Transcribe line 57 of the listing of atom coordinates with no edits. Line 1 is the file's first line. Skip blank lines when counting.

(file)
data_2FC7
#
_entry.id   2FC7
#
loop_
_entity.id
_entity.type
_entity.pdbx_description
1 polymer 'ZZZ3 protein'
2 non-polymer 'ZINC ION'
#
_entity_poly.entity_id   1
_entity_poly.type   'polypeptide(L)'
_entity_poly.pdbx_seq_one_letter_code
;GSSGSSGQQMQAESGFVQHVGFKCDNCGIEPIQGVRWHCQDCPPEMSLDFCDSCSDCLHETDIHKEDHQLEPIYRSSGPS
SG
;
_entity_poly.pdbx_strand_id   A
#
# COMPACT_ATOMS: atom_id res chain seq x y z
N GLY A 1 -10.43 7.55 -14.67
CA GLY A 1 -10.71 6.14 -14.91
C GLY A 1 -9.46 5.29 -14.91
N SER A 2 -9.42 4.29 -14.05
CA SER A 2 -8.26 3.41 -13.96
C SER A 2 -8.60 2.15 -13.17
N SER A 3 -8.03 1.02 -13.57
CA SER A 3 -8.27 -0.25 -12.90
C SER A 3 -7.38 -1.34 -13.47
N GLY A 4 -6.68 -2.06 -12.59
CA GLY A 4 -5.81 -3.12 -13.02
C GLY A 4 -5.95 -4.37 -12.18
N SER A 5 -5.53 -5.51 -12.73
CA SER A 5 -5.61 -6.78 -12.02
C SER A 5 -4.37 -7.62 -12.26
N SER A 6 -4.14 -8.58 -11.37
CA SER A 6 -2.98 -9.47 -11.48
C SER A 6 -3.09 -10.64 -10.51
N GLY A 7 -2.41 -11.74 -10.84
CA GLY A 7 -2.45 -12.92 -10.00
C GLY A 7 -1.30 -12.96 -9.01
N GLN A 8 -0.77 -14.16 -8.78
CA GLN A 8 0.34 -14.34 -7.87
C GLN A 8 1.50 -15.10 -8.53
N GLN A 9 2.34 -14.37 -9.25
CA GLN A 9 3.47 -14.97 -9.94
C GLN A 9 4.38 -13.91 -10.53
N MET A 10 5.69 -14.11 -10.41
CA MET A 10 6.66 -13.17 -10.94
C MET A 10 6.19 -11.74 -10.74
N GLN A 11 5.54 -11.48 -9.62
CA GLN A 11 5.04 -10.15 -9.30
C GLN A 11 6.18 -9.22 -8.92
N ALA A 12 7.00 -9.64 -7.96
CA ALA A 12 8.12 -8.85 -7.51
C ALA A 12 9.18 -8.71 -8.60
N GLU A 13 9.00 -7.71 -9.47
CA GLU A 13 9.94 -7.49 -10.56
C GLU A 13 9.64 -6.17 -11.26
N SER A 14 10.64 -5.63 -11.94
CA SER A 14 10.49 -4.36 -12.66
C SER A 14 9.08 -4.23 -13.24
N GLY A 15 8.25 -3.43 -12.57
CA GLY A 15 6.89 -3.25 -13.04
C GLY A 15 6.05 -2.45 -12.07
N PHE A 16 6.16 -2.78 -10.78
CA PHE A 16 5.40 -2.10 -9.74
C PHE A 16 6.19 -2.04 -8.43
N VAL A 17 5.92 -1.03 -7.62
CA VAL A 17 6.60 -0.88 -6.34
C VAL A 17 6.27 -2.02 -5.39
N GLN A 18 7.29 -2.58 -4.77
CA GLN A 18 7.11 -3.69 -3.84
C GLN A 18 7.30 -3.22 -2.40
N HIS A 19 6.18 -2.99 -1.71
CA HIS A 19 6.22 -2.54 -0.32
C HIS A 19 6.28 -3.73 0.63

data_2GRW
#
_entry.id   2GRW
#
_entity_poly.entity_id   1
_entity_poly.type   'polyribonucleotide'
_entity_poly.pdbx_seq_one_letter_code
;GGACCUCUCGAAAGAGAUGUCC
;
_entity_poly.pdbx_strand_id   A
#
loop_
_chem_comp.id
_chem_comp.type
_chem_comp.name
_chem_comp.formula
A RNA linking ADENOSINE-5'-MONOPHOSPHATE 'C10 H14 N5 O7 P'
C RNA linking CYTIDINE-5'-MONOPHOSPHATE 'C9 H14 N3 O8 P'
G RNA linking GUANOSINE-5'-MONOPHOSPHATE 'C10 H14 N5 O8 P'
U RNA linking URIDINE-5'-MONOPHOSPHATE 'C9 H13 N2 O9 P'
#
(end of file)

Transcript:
N GLU A 13 9.00 -7.71 -9.47